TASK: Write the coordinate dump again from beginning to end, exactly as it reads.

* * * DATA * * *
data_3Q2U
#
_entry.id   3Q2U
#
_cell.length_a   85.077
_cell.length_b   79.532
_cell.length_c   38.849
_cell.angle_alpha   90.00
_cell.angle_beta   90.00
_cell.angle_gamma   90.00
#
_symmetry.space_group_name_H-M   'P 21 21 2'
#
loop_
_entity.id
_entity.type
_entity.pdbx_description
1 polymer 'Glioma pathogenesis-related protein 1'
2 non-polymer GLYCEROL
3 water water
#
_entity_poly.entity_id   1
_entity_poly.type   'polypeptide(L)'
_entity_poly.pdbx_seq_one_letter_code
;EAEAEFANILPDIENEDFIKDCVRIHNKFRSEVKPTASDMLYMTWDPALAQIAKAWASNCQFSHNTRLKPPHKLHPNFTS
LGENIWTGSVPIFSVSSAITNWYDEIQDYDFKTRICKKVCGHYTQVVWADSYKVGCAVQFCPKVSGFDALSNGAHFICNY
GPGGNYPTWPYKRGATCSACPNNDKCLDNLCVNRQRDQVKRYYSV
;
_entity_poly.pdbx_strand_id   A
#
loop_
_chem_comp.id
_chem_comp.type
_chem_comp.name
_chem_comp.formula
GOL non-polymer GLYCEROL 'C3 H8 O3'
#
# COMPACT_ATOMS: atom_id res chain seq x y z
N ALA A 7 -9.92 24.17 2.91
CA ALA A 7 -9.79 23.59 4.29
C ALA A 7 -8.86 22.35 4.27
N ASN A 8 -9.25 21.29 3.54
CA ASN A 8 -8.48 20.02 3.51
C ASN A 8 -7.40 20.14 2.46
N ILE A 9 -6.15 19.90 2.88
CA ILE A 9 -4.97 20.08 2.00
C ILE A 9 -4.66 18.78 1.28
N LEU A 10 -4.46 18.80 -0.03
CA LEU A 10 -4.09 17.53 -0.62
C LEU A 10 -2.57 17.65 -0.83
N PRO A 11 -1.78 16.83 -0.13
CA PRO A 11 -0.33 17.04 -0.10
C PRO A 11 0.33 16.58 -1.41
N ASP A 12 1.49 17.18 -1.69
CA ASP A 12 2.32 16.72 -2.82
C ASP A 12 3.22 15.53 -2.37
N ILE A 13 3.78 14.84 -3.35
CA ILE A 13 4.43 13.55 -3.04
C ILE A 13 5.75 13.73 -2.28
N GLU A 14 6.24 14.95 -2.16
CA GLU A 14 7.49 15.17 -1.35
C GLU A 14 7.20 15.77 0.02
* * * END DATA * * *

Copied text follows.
data_3Q2U
#
_entry.id   3Q2U
#
_cell.length_a   85.077
_cell.length_b   79.532
_cell.length_c   38.849
_cell.angle_alpha   90.00
_cell.angle_beta   90.00
_cell.angle_gamma   90.00
#
_symmetry.space_group_name_H-M   'P 21 21 2'
#
loop_
_entity.id
_entity.type
_entity.pdbx_description
1 polymer 'Glioma pathogenesis-related protein 1'
2 non-polymer GLYCEROL
3 water water
#
_entity_poly.entity_id   1
_entity_poly.type   'polypeptide(L)'
_entity_poly.pdbx_seq_one_letter_code
;EAEAEFANILPDIENEDFIKDCVRIHNKFRSEVKPTASDMLYMTWDPALAQIAKAWASNCQFSHNTRLKPPHKLHPNFTS
LGENIWTGSVPIFSVSSAITNWYDEIQDYDFKTRICKKVCGHYTQVVWADSYKVGCAVQFCPKVSGFDALSNGAHFICNY
GPGGNYPTWPYKRGATCSACPNNDKCLDNLCVNRQRDQVKRYYSV
;
_entity_poly.pdbx_strand_id   A
#
loop_
_chem_comp.id
_chem_comp.type
_chem_comp.name
_chem_comp.formula
GOL non-polymer GLYCEROL 'C3 H8 O3'
#
# COMPACT_ATOMS: atom_id res chain seq x y z
N ALA A 7 -9.92 24.17 2.91
CA ALA A 7 -9.79 23.59 4.29
C ALA A 7 -8.86 22.35 4.27
N ASN A 8 -9.25 21.29 3.54
CA ASN A 8 -8.48 20.02 3.51
C ASN A 8 -7.40 20.14 2.46
N ILE A 9 -6.15 19.90 2.88
CA ILE A 9 -4.97 20.08 2.00
C ILE A 9 -4.66 18.78 1.28
N LEU A 10 -4.46 18.80 -0.03
CA LEU A 10 -4.09 17.53 -0.62
C LEU A 10 -2.57 17.65 -0.83
N PRO A 11 -1.78 16.83 -0.13
CA PRO A 11 -0.33 17.04 -0.10
C PRO A 11 0.33 16.58 -1.41
N ASP A 12 1.49 17.18 -1.69
CA ASP A 12 2.32 16.72 -2.82
C ASP A 12 3.22 15.53 -2.37
N ILE A 13 3.78 14.84 -3.35
CA ILE A 13 4.43 13.55 -3.04
C ILE A 13 5.75 13.73 -2.28
N GLU A 14 6.24 14.95 -2.16
CA GLU A 14 7.49 15.17 -1.35
C GLU A 14 7.20 15.77 0.02